A criticism often leveled at American health care is that our quasi-capitalistic system isn’t equitable, that poor patients receive poor care simply because they are poor. Implicit in this criticism is the assumption that a universal government-run system would be more egalitarian. However, the BBC reports on a new study that reveals this assumption to be nonsense.

The NHS is a “divisive influence” which favours the assertive middle classes over poorer people, a study says … “Much depends on where you live, how much you earn … and crucially who you know.”

And how does this class bias manifest itself in terms of treatment?

People in deprived areas were often more in need of treatment, but less likely to get hip replacements and key x-rays … those on lower incomes made more use of primary care but were less likely to be referred on for hospital treatment.

Britain’s system of socialized medicine contains fewer elements of capitalism than any health care delivery system in the developed world. If government-run health care could truly guarantee fairness, the NHS would be a model of egalitarianism. And yet it provides better medical treatment to the better off. 

I guess this means yet another “universal health care” myth has to be thrown over the side. 

Comments 5

  1. drmatt wrote:

    “often” more in need, “less likely” to get hip replacements, “less likely” to get referred. what does that mean? there are no numbers, no definition of study designs, no statistics or percentages? This might as well be writting on a bathroom wall, it is uselsess blaterh if there is no back up to assertions, but I forgot that you thrive on useless blather.

    Posted 29 Nov 2007 at 9:37 am
  2. Catron wrote:

    If you had truly been interested in more info, a 20-second search would have led you to this.

    Posted 29 Nov 2007 at 11:18 am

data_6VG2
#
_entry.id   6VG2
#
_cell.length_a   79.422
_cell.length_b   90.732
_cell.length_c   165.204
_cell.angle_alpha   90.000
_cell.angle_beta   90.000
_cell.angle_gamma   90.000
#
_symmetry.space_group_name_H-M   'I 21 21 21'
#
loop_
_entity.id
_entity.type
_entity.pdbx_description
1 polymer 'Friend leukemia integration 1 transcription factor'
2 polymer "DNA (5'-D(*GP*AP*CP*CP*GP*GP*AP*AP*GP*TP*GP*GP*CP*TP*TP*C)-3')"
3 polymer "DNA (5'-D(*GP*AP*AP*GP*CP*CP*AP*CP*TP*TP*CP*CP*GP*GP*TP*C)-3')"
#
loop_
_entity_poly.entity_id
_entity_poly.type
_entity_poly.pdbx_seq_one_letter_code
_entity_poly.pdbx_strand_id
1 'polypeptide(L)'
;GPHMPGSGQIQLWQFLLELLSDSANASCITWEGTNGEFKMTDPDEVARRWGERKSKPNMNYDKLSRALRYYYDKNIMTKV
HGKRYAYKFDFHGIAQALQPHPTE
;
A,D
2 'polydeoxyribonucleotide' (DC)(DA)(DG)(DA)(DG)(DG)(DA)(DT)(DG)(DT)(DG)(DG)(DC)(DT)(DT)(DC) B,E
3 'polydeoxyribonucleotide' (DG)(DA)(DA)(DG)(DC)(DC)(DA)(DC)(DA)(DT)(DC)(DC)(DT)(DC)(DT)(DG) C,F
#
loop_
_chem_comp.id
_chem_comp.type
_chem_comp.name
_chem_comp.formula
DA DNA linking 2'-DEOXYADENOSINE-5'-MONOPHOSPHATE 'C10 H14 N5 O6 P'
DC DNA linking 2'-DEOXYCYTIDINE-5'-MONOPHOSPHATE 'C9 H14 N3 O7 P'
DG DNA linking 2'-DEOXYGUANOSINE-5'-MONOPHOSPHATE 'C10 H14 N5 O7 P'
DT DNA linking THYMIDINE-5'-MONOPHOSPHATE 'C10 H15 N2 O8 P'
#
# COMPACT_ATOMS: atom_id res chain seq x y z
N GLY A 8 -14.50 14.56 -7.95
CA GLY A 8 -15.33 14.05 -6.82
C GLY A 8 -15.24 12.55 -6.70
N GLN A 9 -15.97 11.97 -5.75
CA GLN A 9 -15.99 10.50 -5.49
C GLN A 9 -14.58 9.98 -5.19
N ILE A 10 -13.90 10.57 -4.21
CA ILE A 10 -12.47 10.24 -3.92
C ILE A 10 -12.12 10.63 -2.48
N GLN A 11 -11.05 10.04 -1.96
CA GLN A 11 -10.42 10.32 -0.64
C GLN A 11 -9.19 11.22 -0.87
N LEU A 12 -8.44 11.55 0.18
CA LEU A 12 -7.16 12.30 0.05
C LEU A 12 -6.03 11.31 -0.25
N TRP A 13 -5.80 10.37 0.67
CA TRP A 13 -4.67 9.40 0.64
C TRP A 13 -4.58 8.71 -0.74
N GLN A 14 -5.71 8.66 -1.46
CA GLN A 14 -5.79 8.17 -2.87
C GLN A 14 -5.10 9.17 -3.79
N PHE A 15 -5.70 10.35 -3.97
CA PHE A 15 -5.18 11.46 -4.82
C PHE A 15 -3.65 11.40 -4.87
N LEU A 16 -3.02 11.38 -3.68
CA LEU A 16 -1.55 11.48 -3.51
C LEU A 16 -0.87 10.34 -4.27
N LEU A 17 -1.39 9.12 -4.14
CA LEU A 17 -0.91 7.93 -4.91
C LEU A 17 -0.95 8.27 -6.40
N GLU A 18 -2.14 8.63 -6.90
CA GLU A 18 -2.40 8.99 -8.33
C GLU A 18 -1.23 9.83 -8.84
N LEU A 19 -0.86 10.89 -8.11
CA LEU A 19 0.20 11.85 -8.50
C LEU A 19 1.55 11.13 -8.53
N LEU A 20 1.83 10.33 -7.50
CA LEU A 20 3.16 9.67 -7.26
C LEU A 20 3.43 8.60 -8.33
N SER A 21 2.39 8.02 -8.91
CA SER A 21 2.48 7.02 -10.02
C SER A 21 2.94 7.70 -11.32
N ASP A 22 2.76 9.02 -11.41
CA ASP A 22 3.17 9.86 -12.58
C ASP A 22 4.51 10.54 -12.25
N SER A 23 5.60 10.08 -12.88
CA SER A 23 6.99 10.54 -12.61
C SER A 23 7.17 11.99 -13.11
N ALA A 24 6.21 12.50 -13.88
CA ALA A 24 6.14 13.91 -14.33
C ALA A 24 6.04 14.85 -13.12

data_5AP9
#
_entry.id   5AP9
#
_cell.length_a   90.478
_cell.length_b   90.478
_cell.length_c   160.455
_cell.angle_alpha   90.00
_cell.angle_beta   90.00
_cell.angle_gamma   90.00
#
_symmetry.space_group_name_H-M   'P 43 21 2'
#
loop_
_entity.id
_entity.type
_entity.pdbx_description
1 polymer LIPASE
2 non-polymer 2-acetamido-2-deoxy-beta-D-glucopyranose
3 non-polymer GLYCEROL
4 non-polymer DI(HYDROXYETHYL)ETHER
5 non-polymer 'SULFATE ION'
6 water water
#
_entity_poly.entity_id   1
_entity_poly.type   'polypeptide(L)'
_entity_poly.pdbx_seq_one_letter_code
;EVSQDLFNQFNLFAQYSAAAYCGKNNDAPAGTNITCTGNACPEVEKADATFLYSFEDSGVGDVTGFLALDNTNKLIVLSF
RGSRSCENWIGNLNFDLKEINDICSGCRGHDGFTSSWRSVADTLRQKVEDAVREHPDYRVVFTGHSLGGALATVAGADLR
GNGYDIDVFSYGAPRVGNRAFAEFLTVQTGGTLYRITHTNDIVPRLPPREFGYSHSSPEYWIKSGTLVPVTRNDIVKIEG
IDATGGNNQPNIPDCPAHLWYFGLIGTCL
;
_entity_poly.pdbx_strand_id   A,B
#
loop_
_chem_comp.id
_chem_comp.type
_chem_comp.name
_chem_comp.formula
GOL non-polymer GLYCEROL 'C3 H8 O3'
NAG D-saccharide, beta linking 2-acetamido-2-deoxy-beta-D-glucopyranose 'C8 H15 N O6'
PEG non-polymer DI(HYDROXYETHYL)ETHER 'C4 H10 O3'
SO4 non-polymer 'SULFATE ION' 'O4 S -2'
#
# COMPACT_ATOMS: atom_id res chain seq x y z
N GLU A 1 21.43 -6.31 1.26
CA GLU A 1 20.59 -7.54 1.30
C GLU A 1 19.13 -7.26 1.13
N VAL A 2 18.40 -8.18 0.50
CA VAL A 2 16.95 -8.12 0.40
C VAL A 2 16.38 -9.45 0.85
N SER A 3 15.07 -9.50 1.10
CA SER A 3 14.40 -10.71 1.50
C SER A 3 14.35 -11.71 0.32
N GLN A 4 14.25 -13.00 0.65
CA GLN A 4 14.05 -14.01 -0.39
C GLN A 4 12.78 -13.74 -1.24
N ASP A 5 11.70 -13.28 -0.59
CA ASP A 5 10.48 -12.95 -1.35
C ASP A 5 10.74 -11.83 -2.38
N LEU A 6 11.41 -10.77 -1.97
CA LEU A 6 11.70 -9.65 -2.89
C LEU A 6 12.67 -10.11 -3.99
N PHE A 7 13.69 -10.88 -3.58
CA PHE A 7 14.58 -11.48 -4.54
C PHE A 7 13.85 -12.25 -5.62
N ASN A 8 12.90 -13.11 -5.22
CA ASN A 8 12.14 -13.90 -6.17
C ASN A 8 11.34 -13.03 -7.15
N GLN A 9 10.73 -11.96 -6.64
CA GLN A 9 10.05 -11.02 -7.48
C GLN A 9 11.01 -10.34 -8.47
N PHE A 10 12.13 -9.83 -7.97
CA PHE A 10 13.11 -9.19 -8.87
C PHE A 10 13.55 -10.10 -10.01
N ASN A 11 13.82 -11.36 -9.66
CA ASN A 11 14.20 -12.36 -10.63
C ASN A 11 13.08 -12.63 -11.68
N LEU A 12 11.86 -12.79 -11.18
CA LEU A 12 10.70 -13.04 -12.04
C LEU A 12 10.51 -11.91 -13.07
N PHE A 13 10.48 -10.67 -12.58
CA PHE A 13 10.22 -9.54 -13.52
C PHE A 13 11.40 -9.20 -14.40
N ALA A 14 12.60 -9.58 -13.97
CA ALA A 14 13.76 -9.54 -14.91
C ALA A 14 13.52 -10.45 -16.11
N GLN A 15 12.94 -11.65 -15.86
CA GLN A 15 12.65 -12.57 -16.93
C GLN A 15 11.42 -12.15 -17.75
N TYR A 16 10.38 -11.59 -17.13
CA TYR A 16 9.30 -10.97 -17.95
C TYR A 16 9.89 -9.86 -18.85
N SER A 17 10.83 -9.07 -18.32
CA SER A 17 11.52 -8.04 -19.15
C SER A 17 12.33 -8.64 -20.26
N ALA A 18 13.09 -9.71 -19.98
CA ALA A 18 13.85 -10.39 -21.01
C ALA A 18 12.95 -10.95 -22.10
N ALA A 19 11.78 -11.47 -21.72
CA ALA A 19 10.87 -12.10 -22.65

3. Marc Brown wrote:

    So – the astounding finding is that people with money know how to access services better. That’s true for everything, especially education. As for the NHS, this weak research from a wingnut ring wing think tank does in fact find that working class people are heavier users of primary care.

    Now compare with the US, which has by far the biggest social and health inequalities in the western world, especially for black people, and where many millions have no access to care at all, and having money gets you the best doctors. In the NHS all can see the best and they do. The fact is though is that it can only mirror biases in society – and we really don’t want to go down the route of apeing the US any more, as those biases will only get bigger.

    Posted 29 Nov 2007 at 2:24 pm
  4. drmatt wrote:

    Come on David, that link provides no statistics, no outline of design of th studies, no percentages, only some vague “average” waiting times. Is that the best you can do? this information is as useful as the Sunday comics.

    Posted 29 Nov 2007 at 3:30 pm
  5. Catron wrote:

    Marc, drmatt, you guys are nothing if not consistent. Everyone who disagrees with you is a “wingnut” and/or a purveyor of “blather.”

    Posted 29 Nov 2007 at 4:31 pm

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